1. Explain our relationship with our broker-dealer to our clients so they gain a better understanding of the benefits.
Our firm sends out a newsletter called The Weekender every Friday. It is our main distribution channel for disseminating information to clients and prospects on a mass scale.
We have used The Weekender to distribute our weekly market commentary and to stay top-of-mind on a regular basis. As it turns out, our clients were eager to learn more about their investments, learn more about the markets, and have a more personal relationship with the firm.
As a result of CAB input, we have made radical changes to The Weekender. We now include a “Did You Know?” column that highlights a different investment topic every week, a “Personal Finance Corner” that highlights a different personal finance piece every week (whether it be accelerating your mortgage payments or highlighting credit card rewards programs), and a “From Where I Sit,” column, which is written with a more intimate tone and allows me to connect with my clients on a personal level.
Action items (cont’d)
2. Continue to build on the success of The Weekender
3. Create other meaningful ways to connect with clients on a more personal level
We have a very thorough process for portfolio review meeting with our clients, whether they are quarterly, semi-annually, or annually. We start with a member of our team reviewing the accounts and their performance with the client. I then discuss any changes that we are recommending and any new strategies or managers we should be considering. We then discuss any changes in the client’s needs and follow up by answering any questions they may raise.
Following best practices, we schedule our next appointment before the client leaves, and within 48 hours, a member of our team sends notes that summarize the meeting and outline any action items to be done by ourselves or our clients.
As it turns out, the CAB reported that meeting notes are quite valuable to the clients, and they appreciate that we put our promises for action items in writing; thus holding ourselves accountable. Although the clients asked that we be less thorough and specific about the investments in their portfolios and focus more on the overall performance, this is one time I think I will err on the side of compliance and caution.
Action items (cont’d)
4. Be more to the point in portfolio reviews
5. Put more emphasis on the delivery of meeting notes
We closed by discussing client events and seminars. We learned that our clients wanted more “lunch and learn seminars” and more client appreciation events. We will still hold our fun events, although we have now scheduled a “lunch and learn” every six weeks for the rest of the year.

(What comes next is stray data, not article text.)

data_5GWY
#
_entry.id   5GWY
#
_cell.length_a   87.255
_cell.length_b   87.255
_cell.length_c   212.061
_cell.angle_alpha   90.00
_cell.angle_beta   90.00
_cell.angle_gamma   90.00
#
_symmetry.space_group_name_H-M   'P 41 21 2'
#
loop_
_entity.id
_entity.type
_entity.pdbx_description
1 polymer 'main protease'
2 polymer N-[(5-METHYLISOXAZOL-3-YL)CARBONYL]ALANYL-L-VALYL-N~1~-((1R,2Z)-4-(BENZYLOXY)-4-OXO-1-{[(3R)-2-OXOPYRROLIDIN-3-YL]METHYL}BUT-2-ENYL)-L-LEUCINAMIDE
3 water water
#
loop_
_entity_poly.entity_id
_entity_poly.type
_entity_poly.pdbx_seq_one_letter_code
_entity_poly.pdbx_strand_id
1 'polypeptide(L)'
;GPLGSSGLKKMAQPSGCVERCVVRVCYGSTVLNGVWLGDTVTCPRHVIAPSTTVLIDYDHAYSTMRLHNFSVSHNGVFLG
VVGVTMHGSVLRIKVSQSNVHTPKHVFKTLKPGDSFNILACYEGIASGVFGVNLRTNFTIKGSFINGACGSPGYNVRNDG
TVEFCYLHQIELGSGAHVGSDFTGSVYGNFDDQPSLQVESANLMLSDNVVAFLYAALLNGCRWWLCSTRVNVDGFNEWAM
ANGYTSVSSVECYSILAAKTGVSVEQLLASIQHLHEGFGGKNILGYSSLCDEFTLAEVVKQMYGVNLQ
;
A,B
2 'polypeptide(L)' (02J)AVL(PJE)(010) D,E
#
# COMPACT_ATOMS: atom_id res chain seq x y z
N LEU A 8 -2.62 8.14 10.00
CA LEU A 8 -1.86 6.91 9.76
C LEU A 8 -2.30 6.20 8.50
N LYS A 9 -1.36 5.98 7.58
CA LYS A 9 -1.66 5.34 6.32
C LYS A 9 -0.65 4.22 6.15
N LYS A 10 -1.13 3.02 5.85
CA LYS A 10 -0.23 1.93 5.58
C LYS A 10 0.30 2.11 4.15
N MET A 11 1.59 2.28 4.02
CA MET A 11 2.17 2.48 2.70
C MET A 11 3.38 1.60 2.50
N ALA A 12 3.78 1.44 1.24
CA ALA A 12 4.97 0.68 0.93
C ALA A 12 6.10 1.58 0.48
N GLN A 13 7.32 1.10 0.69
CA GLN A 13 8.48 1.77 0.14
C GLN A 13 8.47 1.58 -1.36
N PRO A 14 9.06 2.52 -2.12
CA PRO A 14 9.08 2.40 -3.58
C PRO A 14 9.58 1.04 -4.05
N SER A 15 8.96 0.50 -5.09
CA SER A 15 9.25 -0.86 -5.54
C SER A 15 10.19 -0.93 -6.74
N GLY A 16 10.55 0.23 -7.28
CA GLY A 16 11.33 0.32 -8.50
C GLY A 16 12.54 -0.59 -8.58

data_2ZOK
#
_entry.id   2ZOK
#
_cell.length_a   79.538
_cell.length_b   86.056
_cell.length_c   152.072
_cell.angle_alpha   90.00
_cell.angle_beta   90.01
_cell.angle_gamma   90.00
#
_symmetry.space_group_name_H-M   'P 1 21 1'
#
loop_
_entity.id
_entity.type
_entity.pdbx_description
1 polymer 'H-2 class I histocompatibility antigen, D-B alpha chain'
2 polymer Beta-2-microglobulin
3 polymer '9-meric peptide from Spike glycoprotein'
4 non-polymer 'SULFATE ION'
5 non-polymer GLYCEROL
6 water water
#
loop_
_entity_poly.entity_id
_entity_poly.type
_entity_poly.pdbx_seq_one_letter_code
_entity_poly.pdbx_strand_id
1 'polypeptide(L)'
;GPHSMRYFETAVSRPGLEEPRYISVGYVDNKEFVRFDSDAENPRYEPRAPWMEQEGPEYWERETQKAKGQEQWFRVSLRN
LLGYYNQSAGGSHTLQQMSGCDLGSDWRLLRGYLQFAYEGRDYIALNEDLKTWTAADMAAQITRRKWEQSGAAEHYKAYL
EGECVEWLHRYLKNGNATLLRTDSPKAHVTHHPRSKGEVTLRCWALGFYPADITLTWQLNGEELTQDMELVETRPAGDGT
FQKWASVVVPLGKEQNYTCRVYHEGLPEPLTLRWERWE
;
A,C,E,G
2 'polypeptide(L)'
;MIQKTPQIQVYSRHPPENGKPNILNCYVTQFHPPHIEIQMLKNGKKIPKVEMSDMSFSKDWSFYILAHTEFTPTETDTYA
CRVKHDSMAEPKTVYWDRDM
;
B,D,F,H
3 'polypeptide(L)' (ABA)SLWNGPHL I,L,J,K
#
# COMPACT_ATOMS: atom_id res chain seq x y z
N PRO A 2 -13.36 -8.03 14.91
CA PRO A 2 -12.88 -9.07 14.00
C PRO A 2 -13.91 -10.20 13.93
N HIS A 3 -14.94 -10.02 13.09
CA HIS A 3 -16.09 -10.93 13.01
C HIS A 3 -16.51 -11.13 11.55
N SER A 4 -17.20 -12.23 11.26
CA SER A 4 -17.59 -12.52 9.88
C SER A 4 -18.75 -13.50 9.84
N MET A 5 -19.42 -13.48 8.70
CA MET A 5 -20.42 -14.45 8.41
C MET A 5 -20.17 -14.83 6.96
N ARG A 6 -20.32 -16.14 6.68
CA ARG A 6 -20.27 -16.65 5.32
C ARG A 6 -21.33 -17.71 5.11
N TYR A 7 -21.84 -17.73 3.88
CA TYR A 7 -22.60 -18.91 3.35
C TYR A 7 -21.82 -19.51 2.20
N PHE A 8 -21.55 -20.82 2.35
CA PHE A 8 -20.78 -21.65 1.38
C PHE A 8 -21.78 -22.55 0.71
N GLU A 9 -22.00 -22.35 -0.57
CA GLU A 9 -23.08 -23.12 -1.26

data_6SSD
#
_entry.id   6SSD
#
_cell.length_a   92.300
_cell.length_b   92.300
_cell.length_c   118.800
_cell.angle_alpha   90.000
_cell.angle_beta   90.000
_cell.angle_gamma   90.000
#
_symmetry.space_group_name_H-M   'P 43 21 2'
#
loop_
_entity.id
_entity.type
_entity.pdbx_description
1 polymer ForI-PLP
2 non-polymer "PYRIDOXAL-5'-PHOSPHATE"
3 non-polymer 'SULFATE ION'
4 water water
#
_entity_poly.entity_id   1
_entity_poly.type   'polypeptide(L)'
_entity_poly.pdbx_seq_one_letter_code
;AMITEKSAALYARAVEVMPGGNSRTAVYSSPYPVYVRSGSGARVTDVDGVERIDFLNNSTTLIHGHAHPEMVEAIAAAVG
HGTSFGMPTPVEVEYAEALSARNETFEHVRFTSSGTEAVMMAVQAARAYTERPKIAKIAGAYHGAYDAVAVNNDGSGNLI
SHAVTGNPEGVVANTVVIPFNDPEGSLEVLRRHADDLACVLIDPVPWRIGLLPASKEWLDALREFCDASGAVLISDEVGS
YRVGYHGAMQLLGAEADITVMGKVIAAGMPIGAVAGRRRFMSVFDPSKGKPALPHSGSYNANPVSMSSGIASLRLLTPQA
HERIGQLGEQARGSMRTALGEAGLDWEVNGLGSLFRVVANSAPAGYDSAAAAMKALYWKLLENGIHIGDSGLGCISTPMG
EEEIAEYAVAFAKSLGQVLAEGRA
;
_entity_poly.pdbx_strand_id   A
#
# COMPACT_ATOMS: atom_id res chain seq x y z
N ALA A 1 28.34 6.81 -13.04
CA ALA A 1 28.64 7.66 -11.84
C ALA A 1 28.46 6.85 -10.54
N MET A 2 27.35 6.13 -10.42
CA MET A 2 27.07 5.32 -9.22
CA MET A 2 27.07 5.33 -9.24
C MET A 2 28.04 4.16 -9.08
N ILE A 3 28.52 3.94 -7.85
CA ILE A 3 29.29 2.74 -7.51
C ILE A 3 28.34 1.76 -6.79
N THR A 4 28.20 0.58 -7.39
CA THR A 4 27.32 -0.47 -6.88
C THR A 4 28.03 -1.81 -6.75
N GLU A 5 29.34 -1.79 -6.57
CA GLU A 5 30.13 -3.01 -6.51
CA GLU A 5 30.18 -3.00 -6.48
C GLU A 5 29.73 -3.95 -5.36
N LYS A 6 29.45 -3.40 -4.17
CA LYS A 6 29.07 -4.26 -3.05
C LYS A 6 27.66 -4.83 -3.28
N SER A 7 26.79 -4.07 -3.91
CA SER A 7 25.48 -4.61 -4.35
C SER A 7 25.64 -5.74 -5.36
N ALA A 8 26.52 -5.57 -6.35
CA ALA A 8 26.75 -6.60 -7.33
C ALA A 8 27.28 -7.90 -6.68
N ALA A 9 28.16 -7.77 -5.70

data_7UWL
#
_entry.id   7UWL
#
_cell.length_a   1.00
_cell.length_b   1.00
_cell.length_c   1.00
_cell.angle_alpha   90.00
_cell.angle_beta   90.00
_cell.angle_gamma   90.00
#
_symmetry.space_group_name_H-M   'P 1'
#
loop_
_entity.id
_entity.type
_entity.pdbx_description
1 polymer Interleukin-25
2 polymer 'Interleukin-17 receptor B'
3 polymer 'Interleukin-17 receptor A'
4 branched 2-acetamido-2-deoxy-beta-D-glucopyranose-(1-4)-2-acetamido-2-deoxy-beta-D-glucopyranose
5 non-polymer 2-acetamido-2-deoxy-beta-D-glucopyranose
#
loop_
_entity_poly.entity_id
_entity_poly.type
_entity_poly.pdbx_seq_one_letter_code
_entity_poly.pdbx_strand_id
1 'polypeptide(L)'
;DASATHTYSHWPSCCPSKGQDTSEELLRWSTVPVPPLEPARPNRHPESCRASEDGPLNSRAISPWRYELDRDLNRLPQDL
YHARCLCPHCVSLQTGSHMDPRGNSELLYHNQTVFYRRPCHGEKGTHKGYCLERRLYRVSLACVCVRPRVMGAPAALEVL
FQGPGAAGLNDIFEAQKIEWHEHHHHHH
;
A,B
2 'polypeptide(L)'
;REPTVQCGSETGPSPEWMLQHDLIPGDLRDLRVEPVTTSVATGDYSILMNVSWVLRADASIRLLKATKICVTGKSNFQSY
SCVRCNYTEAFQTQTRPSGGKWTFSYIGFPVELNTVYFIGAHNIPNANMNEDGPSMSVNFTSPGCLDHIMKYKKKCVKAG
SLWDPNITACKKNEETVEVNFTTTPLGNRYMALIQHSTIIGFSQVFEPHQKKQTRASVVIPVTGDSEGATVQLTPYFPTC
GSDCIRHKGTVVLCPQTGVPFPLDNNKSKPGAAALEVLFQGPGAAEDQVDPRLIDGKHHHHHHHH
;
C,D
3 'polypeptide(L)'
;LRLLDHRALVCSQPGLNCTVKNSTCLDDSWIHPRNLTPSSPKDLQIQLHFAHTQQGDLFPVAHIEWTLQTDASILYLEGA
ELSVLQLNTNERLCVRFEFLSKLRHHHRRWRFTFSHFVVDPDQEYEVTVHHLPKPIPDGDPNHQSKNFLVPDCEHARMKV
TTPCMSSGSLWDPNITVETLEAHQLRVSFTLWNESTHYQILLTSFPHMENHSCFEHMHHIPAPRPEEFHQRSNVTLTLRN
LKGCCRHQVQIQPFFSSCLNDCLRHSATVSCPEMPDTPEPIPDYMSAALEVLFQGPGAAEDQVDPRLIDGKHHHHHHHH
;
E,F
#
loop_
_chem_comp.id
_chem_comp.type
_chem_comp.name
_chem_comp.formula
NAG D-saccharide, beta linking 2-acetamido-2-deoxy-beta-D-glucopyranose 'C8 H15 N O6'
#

Our clients expressed interest in learning more about their options when it comes to Social Security, transitioning to retirement, estate planning, tax planning, and market conditions. Not only will these lunch and learns help strengthen my relationships with my clients, but they will help me strengthen my relationships with industry professionals and centers of influence. I will invite an estate planning accountant and attorney to conduct these seminars and hopefully strengthen them as referral sources.
6. Provide more educational events, such as monthly seminar topics and speakers
7. Offer more opportunities to spend social time with my clients
Although many advisors hold Client Advisory Board meetings as part of their referral marketing, I have always struggled with asking my clients for referrals; although I do. However, I was very surprised and found it most interesting that my clients did not wait for me to discuss this topic; they raised it on their own!
One of my clients said they have been so impressed with our firm and the way that we manage their investments that they have been meaning to refer their friends and family to us, but haven’t had the opportunity or venue to do so. They wanted to bring their friends and family members to a lunch or some other client events in order to make an introduction and actually show them firsthand what our firm is all about, rather than just recommending our services.
Wow! That was an amazing insight. With the help of these clients, I will be able to grow my practice even faster than I could have ever imagined.
Action items (cont’d)
8. Hold “bring a friend” events specifically designed and marketed for clients to introduce others to the firm.
Your clients are your lifeline, and you should be should listening to them. I have always believed that if you do right by your clients, listen to their needs and desires, and do everything in your power to provide them a superior client experience, it will pay dividends. Our Client Advisory Board experience has just reinforced this belief for our firm.
Tags: Advisory Board, Aspx, Attendance, Best Practices, Board Meeting Agenda, Client Feedback, Cpa, Debra Taylor, Dramatic Gains, First Meeting, Free Trial, Local Country, Mechanics, Person Team, Portfolio Reviews, Practice Management, Private Room, Referrals, Startling Insights, Vested Interest